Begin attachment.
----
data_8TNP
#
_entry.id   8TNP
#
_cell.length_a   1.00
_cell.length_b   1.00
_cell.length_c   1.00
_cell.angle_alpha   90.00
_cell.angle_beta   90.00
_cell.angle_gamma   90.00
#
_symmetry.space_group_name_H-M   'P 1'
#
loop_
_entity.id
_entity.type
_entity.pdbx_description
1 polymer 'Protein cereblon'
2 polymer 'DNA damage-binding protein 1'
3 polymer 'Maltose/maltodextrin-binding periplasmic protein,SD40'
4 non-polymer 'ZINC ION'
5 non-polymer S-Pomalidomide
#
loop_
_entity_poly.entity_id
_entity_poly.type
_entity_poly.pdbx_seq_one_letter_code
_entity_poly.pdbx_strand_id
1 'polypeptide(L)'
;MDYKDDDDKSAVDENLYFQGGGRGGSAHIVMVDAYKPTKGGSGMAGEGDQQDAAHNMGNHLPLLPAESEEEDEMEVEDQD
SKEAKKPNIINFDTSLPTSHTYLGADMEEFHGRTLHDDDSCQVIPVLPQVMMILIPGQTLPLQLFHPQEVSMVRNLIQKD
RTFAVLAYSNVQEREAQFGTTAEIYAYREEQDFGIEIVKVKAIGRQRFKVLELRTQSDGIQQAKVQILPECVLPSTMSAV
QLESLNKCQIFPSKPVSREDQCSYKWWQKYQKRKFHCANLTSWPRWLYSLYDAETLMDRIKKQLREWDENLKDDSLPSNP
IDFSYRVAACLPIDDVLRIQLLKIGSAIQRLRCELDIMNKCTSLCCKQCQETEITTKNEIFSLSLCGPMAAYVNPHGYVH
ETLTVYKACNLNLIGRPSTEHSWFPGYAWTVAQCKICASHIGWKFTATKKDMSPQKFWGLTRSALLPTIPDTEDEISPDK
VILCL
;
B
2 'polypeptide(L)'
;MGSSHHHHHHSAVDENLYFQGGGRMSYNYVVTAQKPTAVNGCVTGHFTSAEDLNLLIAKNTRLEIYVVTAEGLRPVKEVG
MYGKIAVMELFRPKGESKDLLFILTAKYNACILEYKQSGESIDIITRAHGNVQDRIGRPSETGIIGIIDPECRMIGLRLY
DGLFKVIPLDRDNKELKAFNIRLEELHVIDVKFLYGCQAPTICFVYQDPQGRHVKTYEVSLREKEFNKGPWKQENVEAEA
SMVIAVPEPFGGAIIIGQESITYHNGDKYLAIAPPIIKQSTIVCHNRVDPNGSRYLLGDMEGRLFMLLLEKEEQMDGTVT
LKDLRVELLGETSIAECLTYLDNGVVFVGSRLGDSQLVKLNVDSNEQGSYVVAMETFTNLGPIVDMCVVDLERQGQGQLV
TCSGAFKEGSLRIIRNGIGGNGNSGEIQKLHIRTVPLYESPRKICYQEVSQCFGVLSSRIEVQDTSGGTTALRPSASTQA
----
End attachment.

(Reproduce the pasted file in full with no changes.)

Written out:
data_8TNP
#
_entry.id   8TNP
#
_cell.length_a   1.00
_cell.length_b   1.00
_cell.length_c   1.00
_cell.angle_alpha   90.00
_cell.angle_beta   90.00
_cell.angle_gamma   90.00
#
_symmetry.space_group_name_H-M   'P 1'
#
loop_
_entity.id
_entity.type
_entity.pdbx_description
1 polymer 'Protein cereblon'
2 polymer 'DNA damage-binding protein 1'
3 polymer 'Maltose/maltodextrin-binding periplasmic protein,SD40'
4 non-polymer 'ZINC ION'
5 non-polymer S-Pomalidomide
#
loop_
_entity_poly.entity_id
_entity_poly.type
_entity_poly.pdbx_seq_one_letter_code
_entity_poly.pdbx_strand_id
1 'polypeptide(L)'
;MDYKDDDDKSAVDENLYFQGGGRGGSAHIVMVDAYKPTKGGSGMAGEGDQQDAAHNMGNHLPLLPAESEEEDEMEVEDQD
SKEAKKPNIINFDTSLPTSHTYLGADMEEFHGRTLHDDDSCQVIPVLPQVMMILIPGQTLPLQLFHPQEVSMVRNLIQKD
RTFAVLAYSNVQEREAQFGTTAEIYAYREEQDFGIEIVKVKAIGRQRFKVLELRTQSDGIQQAKVQILPECVLPSTMSAV
QLESLNKCQIFPSKPVSREDQCSYKWWQKYQKRKFHCANLTSWPRWLYSLYDAETLMDRIKKQLREWDENLKDDSLPSNP
IDFSYRVAACLPIDDVLRIQLLKIGSAIQRLRCELDIMNKCTSLCCKQCQETEITTKNEIFSLSLCGPMAAYVNPHGYVH
ETLTVYKACNLNLIGRPSTEHSWFPGYAWTVAQCKICASHIGWKFTATKKDMSPQKFWGLTRSALLPTIPDTEDEISPDK
VILCL
;
B
2 'polypeptide(L)'
;MGSSHHHHHHSAVDENLYFQGGGRMSYNYVVTAQKPTAVNGCVTGHFTSAEDLNLLIAKNTRLEIYVVTAEGLRPVKEVG
MYGKIAVMELFRPKGESKDLLFILTAKYNACILEYKQSGESIDIITRAHGNVQDRIGRPSETGIIGIIDPECRMIGLRLY
DGLFKVIPLDRDNKELKAFNIRLEELHVIDVKFLYGCQAPTICFVYQDPQGRHVKTYEVSLREKEFNKGPWKQENVEAEA
SMVIAVPEPFGGAIIIGQESITYHNGDKYLAIAPPIIKQSTIVCHNRVDPNGSRYLLGDMEGRLFMLLLEKEEQMDGTVT
LKDLRVELLGETSIAECLTYLDNGVVFVGSRLGDSQLVKLNVDSNEQGSYVVAMETFTNLGPIVDMCVVDLERQGQGQLV
TCSGAFKEGSLRIIRNGIGGNGNSGEIQKLHIRTVPLYESPRKICYQEVSQCFGVLSSRIEVQDTSGGTTALRPSASTQA